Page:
Ready Steady …. Grow!

Potatoes. Looking good and soon be ready to dig up.

Chillis. I forget the name of this one, but it is one of about six or seven types I have managed to grow.

I have a new crop of seedlings of all types already under way in the shed and have been planting more seeds every day this week. I want to see  how many I can grow before the cold arrives! (I won’t divulge the target I’m aiming for but if successful I shall post photos in a month or two. )

Granadilla vine beginning to creep up the east wall. We’ve had more requests for granadilla cakes this year so I’ve seeded a dozen more vines across various parts of the garden, and I have planted a few seeds in pots in the shed.

We’ll see which turns out the best.

It also makes a delicious cool drink. You may know it as passion fruit.

Orange pepper. I cannot remember planting this one or where the pepper came from, so I’m interested to see what it looks/tastes like when it’s fully ripe.

These two are the only fruit produced so far so I will definitely be nabbing one for seeds.

Young Potato in a pot by the pool. This is one of three, small sliver of seed potato I planted a couple of weeks ago.

I have since planted a further dozen similar seed potatoes as part of my ”mission” to grow enough taters to feed us.

So far so good …. ”When the chips are down …. send for Mr Spud, upward and onward!”

Tomato Seedlings by the pond. These are late-ish plantings the missus started in bags, but they didn’t look too healthy so I moved them. I’m hoping there’s enough warmth for them to fully grow and produce fruit.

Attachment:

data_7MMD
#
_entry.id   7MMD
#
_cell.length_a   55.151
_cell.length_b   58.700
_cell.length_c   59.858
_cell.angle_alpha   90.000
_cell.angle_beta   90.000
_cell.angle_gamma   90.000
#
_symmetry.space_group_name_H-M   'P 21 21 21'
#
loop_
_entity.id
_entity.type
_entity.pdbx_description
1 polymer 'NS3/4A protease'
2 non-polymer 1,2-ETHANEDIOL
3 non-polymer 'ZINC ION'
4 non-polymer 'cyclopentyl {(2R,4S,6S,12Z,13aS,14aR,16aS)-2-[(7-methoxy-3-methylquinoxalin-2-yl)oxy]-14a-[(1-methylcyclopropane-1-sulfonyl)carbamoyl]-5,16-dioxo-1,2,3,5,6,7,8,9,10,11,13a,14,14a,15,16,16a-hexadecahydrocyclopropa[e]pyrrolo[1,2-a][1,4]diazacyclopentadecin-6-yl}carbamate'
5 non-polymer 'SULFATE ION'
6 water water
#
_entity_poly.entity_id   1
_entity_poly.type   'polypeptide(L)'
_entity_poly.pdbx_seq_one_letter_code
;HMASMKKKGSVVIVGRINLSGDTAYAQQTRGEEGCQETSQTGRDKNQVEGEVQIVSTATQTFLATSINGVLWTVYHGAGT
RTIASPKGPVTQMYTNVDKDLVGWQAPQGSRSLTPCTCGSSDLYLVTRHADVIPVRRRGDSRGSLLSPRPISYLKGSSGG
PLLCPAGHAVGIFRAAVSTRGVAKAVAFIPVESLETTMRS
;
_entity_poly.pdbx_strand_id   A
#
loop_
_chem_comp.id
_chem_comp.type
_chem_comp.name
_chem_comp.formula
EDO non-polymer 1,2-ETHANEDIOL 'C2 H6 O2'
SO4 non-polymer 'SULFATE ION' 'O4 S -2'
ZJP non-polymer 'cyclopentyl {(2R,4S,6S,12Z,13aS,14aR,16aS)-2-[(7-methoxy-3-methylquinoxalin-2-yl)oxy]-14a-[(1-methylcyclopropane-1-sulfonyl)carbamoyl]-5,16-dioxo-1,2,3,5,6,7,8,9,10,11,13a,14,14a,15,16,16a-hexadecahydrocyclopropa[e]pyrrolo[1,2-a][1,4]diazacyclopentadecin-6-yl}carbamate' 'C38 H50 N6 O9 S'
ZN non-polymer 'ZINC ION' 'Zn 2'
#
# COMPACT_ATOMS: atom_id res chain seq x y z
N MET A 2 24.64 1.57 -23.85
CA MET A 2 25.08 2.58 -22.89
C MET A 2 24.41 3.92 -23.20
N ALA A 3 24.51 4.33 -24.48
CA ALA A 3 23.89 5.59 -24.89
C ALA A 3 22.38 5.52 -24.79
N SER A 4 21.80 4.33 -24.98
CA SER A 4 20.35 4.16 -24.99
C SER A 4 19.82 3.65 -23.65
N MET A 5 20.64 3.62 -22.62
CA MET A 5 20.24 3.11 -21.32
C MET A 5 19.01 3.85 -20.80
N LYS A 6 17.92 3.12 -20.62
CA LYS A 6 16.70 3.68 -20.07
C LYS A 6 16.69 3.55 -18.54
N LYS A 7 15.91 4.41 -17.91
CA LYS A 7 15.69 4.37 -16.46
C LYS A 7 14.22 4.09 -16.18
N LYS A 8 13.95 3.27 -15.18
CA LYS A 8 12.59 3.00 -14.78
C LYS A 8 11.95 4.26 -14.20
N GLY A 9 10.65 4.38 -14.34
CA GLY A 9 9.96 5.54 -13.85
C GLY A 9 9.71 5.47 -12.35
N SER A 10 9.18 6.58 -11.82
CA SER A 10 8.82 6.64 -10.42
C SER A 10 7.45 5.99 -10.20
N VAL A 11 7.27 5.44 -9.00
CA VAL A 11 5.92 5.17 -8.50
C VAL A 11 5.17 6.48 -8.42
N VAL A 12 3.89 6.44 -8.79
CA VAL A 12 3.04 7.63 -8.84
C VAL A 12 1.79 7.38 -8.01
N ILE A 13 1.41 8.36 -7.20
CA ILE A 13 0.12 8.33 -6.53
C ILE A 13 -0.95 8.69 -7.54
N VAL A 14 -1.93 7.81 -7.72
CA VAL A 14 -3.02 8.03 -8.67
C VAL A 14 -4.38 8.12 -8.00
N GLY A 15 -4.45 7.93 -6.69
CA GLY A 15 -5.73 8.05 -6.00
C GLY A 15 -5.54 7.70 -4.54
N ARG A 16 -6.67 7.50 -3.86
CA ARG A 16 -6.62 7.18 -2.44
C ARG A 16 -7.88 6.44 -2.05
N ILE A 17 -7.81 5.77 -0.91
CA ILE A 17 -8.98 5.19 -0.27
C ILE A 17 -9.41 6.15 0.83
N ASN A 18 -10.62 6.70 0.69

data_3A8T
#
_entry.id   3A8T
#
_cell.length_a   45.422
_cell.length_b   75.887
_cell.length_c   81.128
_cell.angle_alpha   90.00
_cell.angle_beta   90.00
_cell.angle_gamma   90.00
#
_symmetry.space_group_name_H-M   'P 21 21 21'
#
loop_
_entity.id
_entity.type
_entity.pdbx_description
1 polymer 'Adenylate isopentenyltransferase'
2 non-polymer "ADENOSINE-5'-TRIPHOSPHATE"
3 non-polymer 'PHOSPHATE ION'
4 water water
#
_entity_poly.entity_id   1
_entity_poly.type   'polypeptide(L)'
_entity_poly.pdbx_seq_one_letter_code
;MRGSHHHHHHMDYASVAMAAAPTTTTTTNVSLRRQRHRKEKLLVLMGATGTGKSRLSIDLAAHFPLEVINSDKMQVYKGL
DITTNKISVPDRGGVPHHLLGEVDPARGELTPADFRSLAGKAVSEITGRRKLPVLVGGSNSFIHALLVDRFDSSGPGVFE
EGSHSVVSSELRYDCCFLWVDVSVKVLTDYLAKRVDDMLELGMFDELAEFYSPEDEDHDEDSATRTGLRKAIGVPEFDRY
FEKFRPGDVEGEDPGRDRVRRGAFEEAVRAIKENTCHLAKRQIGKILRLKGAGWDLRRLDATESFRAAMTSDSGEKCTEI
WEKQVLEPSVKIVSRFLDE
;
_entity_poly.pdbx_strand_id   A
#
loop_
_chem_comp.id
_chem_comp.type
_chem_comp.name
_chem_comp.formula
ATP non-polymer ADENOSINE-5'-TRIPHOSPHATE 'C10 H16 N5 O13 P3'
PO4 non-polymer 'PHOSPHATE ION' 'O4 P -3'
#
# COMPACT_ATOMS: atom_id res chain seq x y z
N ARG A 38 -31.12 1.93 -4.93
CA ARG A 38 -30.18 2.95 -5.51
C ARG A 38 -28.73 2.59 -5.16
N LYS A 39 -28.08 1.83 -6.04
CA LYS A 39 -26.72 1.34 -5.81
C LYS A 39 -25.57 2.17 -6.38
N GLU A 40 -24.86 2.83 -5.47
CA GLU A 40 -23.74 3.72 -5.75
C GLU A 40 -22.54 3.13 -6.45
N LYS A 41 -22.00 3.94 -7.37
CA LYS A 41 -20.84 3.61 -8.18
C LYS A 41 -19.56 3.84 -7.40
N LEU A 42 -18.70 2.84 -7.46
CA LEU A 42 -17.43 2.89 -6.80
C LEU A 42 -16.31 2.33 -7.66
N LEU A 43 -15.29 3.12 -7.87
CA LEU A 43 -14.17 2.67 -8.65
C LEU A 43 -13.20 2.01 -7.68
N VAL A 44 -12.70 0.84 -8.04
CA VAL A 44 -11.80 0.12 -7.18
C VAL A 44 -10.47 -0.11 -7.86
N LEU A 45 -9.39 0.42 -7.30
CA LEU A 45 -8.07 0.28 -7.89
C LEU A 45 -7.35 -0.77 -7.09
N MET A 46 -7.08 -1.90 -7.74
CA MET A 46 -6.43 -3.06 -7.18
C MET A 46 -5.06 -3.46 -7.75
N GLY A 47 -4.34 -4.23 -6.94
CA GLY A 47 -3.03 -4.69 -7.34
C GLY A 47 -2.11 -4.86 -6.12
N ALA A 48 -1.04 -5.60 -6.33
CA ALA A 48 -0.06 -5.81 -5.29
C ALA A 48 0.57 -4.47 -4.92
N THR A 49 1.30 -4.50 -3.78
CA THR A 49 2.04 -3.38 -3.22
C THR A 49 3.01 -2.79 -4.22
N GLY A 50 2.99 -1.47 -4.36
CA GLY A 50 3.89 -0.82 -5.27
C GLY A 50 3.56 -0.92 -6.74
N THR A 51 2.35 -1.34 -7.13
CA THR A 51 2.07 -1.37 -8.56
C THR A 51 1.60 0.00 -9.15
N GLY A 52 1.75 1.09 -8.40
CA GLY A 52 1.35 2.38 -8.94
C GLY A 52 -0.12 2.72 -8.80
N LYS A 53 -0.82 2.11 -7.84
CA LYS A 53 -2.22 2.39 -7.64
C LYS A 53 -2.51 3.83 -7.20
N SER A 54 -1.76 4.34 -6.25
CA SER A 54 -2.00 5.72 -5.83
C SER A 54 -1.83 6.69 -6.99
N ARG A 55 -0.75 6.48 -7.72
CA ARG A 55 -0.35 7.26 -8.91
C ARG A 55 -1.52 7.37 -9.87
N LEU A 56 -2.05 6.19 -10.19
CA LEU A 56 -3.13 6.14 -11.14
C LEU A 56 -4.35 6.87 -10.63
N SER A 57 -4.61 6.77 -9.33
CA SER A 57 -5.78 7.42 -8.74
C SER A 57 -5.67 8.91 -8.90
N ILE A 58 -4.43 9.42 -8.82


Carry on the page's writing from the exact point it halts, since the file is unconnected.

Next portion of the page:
Recently transplanted young Lemon Tree / this one self-seeded from old lemons buried as compost. I’ll plant this one at the front of the house a bit later in the year.

After witnessing the annihilation of my previous crop of cabbages by the hens I made a couple of raised beds, added a shade cloth, threw a few cabbage seeds in and crossed fingers.  So when I saw this little one this afternoon during a wander up the garden I was smiling all the way back to the house!

The last of the previous season’s crop of lemons and bitter oranges were picked two weeks ago, most of which were juiced and frozen,  but by then the trees were already displaying an abundance of healthy new fruit. A couple of months and we will be ”back in business” and the trees will be yellow and orange once again.

Potatoes and Squash. Both from buried compost matter. There are some Gem Squash behind this that will soon be ready for harvesting.

I also picked a small handful of beans which we ate for dinner this evening. And while the others had steak, I had ”home-grown” boiled eggs!

Truly, there is nothing quite like growing your own fruit and veg.

Ark

38 comments

  1. Nice post, Ark.

    Truly, there is nothing quite like growing your own fruit and veg.”

    I couldn’t agree more. A little over 2 decades ago, I moved into a brand new duplex. The landlords/property owners lived next door. The couple had two small children. At this point, they hadn’t put up a fence dividing the two backyards. I had planted a lovely garden of veggies and my tomatoes were plentiful on the vine but had not ripened.

    I got a knock at the door and it was my landlord holding a bucketful of various sizes of green tomatoes. He handed them to me, quite embarrassed and apologetic and said one of his daughters picked them off my vines (every one of them). Fortunately, a fence was in place by the following growing season.

    I ended up making a lot of chutney, Salsa Verdi and fried green tomatoes. 😂